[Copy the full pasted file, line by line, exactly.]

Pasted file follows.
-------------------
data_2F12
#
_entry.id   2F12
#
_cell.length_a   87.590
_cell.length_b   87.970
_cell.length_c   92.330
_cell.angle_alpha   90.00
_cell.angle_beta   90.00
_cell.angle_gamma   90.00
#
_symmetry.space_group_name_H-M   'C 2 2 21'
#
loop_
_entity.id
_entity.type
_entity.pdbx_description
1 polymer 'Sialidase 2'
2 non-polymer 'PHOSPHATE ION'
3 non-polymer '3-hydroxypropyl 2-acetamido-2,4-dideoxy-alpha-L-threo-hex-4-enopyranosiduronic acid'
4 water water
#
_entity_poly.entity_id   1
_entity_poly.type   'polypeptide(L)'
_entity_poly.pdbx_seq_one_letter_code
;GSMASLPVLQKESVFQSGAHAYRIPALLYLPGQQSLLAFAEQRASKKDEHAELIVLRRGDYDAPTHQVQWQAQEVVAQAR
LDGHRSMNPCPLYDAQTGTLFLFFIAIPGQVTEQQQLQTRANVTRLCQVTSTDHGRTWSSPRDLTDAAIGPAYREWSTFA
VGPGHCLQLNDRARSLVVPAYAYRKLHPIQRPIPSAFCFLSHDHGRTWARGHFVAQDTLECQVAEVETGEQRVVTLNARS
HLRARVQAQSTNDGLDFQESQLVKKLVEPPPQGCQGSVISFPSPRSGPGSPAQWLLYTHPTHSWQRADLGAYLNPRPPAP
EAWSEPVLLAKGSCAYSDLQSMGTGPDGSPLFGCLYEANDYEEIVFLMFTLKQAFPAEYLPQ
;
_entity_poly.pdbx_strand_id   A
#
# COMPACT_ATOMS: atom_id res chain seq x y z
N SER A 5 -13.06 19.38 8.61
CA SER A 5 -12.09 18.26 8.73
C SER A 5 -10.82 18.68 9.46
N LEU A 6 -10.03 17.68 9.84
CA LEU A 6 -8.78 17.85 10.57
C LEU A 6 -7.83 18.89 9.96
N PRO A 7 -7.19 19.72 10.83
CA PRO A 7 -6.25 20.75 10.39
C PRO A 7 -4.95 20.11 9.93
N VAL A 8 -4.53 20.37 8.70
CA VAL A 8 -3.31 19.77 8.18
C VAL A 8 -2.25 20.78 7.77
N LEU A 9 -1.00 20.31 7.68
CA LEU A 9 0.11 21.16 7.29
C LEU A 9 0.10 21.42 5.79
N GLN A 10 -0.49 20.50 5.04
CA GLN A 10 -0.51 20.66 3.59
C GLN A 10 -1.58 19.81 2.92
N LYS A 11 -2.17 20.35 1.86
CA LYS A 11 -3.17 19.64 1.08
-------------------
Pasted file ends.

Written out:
data_2F12
#
_entry.id   2F12
#
_cell.length_a   87.590
_cell.length_b   87.970
_cell.length_c   92.330
_cell.angle_alpha   90.00
_cell.angle_beta   90.00
_cell.angle_gamma   90.00
#
_symmetry.space_group_name_H-M   'C 2 2 21'
#
loop_
_entity.id
_entity.type
_entity.pdbx_description
1 polymer 'Sialidase 2'
2 non-polymer 'PHOSPHATE ION'
3 non-polymer '3-hydroxypropyl 2-acetamido-2,4-dideoxy-alpha-L-threo-hex-4-enopyranosiduronic acid'
4 water water
#
_entity_poly.entity_id   1
_entity_poly.type   'polypeptide(L)'
_entity_poly.pdbx_seq_one_letter_code
;GSMASLPVLQKESVFQSGAHAYRIPALLYLPGQQSLLAFAEQRASKKDEHAELIVLRRGDYDAPTHQVQWQAQEVVAQAR
LDGHRSMNPCPLYDAQTGTLFLFFIAIPGQVTEQQQLQTRANVTRLCQVTSTDHGRTWSSPRDLTDAAIGPAYREWSTFA
VGPGHCLQLNDRARSLVVPAYAYRKLHPIQRPIPSAFCFLSHDHGRTWARGHFVAQDTLECQVAEVETGEQRVVTLNARS
HLRARVQAQSTNDGLDFQESQLVKKLVEPPPQGCQGSVISFPSPRSGPGSPAQWLLYTHPTHSWQRADLGAYLNPRPPAP
EAWSEPVLLAKGSCAYSDLQSMGTGPDGSPLFGCLYEANDYEEIVFLMFTLKQAFPAEYLPQ
;
_entity_poly.pdbx_strand_id   A
#
# COMPACT_ATOMS: atom_id res chain seq x y z
N SER A 5 -13.06 19.38 8.61
CA SER A 5 -12.09 18.26 8.73
C SER A 5 -10.82 18.68 9.46
N LEU A 6 -10.03 17.68 9.84
CA LEU A 6 -8.78 17.85 10.57
C LEU A 6 -7.83 18.89 9.96
N PRO A 7 -7.19 19.72 10.83
CA PRO A 7 -6.25 20.75 10.39
C PRO A 7 -4.95 20.11 9.93
N VAL A 8 -4.53 20.37 8.70
CA VAL A 8 -3.31 19.77 8.18
C VAL A 8 -2.25 20.78 7.77
N LEU A 9 -1.00 20.31 7.68
CA LEU A 9 0.11 21.16 7.29
C LEU A 9 0.10 21.42 5.79
N GLN A 10 -0.49 20.50 5.04
CA GLN A 10 -0.51 20.66 3.59
C GLN A 10 -1.58 19.81 2.92
N LYS A 11 -2.17 20.35 1.86
CA LYS A 11 -3.17 19.64 1.08